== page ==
DSI also wants the prosecutors to ask the court to confiscate the foundation’s Bt13-billion assets, DSI chief Pol Colonel Paisit Wongmuang said yesterday.
The foundation – established on July 30, 2004 – is under the patronage of Dhammakaya Temple’s ex-abbot Phra Dhammachayo, who faces an arrest warrant over money-laundering charges.
The elusive monk and his accomplices have been accused of accepting money from KCUC’s ex-boss Supachai Srisupa-aksorn, who is in jail for stealing billions of baht from the cooperative. The DSI had investigated Supachai and his accomplices over embezzlement charges, and then looked into Phra Dhammachayo and other people’s alleged role in money laundering and possession of stolen articles.
Since initial investigation uncovered transactions linked to the foundation – which was accused of constructing facilities for the temple using money that was allegedly swindled out of the KCUC – the DSI launched another probe, results of which were provided to reporters by Paisit yesterday.
Paisit said the investigators found the foundation and its board, led by billionaire telecom tycoon Boonchai Bencharongkul’s younger sister Wanna Chirakiti, guilty of conspiring to launder money and also violating the foundation’s objectives. Hence, he said, the DSI is recommending that prosecutors disband the foundation and seize its assets, including the assets already confiscated by the Anti-Money Laundering Office earlier.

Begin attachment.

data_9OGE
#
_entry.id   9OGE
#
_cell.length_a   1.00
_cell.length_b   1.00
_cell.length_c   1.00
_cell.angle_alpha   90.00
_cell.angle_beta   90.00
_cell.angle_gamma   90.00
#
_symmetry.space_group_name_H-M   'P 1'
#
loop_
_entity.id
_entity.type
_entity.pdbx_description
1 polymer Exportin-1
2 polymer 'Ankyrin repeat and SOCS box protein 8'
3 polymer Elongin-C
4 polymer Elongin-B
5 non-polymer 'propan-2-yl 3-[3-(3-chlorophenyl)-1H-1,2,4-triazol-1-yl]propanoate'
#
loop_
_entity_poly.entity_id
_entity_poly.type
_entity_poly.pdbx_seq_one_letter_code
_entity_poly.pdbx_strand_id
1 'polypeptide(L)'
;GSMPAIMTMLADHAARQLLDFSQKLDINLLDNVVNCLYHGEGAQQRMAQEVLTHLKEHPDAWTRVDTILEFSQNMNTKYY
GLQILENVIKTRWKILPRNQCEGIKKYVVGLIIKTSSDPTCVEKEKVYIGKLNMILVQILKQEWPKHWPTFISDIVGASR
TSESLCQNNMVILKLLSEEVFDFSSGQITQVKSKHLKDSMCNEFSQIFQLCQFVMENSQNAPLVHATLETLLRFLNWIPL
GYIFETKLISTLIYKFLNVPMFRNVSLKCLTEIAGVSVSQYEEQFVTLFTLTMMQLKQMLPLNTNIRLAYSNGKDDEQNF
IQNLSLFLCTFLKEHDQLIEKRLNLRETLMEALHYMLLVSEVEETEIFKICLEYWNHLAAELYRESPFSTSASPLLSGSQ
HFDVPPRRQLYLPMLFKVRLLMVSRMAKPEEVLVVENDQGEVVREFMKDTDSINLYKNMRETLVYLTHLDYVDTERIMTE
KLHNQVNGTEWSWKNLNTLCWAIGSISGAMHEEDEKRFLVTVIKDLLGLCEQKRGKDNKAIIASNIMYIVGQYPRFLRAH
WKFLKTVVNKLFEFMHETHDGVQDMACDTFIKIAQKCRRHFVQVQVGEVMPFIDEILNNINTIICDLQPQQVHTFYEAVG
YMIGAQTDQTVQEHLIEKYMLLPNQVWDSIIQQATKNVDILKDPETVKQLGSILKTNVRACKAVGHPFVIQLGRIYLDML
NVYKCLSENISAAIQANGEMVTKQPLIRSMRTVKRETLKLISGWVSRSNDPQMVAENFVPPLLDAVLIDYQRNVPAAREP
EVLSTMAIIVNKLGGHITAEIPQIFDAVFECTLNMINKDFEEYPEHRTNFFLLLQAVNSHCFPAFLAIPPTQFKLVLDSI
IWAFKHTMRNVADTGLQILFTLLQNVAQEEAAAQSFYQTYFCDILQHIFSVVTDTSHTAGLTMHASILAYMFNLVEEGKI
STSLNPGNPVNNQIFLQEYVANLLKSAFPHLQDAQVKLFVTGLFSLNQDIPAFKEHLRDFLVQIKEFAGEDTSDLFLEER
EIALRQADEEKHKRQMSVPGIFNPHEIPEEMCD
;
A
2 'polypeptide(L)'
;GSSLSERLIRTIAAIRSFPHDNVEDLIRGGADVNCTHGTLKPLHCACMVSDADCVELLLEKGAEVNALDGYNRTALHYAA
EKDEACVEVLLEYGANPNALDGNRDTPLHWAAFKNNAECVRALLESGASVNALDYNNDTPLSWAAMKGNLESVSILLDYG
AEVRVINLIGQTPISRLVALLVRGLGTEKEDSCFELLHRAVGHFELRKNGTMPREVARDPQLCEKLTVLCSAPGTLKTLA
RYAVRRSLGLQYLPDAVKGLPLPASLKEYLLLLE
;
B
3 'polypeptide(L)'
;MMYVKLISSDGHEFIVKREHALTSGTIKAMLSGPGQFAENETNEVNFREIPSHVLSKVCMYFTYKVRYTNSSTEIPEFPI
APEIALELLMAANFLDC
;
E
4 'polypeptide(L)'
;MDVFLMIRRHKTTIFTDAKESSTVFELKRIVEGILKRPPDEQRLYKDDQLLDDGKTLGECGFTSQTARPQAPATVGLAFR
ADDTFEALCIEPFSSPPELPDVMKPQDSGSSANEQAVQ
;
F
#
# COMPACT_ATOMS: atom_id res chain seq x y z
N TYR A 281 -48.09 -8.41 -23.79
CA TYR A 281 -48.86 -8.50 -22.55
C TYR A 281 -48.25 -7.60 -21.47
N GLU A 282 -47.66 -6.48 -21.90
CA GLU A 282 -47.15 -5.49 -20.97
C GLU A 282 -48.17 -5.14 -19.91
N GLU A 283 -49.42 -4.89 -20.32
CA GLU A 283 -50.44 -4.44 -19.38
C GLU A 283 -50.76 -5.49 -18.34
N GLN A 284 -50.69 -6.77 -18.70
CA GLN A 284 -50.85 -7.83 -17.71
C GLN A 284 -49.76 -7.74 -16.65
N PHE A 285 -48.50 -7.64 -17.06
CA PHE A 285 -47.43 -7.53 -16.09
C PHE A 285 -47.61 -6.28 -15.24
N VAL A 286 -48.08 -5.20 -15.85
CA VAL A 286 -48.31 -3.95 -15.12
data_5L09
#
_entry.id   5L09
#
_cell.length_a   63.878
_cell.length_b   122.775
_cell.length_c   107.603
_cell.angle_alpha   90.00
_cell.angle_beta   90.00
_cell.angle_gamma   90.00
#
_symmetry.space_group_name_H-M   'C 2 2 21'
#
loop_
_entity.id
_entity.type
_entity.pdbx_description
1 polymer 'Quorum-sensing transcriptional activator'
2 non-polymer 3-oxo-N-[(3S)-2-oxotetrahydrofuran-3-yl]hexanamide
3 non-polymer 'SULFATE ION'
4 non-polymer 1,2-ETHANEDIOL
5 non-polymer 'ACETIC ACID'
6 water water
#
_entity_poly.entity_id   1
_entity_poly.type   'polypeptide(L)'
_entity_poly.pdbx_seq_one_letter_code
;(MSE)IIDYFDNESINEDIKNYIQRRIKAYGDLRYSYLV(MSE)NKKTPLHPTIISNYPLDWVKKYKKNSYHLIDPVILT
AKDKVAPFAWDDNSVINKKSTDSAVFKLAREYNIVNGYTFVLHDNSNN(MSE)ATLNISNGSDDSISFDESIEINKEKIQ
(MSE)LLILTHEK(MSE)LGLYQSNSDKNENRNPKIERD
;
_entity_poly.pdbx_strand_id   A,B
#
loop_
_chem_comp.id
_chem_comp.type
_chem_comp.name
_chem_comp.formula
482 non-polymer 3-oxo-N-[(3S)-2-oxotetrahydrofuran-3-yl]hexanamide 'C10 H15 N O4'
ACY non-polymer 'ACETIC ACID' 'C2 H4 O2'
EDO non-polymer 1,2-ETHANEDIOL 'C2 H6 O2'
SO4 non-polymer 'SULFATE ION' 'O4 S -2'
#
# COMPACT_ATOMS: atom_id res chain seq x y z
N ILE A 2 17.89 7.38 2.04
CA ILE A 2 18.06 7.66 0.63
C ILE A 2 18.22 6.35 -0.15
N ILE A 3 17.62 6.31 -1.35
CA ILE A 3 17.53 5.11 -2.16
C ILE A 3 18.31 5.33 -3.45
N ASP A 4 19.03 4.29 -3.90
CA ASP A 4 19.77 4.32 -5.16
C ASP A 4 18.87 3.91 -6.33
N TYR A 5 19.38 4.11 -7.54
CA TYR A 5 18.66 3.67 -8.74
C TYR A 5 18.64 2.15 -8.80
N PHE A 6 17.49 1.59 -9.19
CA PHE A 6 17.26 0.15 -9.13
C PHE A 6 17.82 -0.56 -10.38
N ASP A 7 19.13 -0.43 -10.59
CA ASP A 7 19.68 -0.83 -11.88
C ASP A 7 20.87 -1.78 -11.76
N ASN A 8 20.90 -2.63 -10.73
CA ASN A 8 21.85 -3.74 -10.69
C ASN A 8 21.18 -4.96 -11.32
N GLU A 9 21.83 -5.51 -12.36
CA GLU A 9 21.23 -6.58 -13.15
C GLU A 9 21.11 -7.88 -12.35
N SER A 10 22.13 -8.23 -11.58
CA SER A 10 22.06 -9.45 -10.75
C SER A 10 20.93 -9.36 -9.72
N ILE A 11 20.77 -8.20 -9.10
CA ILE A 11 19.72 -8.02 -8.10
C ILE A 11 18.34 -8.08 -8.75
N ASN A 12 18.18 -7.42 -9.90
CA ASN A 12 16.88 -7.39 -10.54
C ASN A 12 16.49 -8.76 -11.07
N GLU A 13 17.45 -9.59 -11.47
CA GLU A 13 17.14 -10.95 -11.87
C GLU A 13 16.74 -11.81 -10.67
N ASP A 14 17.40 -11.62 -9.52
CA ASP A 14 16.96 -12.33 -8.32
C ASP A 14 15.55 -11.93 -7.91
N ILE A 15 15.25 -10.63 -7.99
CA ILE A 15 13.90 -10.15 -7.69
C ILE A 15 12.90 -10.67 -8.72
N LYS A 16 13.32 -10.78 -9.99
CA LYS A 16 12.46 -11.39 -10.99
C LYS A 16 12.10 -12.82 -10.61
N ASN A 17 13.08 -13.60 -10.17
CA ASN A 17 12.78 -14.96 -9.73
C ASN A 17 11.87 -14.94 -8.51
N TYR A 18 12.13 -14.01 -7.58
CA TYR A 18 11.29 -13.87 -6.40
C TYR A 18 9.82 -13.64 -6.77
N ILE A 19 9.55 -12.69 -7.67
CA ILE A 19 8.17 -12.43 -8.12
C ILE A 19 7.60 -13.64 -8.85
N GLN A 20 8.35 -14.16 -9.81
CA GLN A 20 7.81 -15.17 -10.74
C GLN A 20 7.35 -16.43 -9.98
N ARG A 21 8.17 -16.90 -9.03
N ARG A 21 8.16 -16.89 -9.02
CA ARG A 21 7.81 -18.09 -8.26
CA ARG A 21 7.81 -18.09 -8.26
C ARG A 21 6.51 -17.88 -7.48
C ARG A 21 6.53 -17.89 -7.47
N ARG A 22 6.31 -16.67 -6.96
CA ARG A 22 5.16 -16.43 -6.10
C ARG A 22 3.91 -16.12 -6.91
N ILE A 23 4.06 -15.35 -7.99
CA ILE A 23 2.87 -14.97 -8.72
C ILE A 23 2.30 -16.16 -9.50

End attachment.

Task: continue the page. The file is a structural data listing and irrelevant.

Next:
The 2,000-rai Dhammakaya Temple in Pathum Thani’s Khlong Luang district has many newly built structures in its vast compound as well as in several affiliated centres nationwide.
The most expensive structure was the Khun Yay Maha Ratana Upasika Chandra Khonnokyoong Building, which cost Bt5 billion, followed by the temple’s car park costing Bt2.6 billion and the Bt1.5 billion World Peace Valley Meditation Centre at Khao Yai in Nakhon Ratchasima’s Pak Chong district. The meditation centre is also under investigation for alleged forest encroachment and misuse of land meant for agriculture.
Published : November 29, 2018
By : The Nation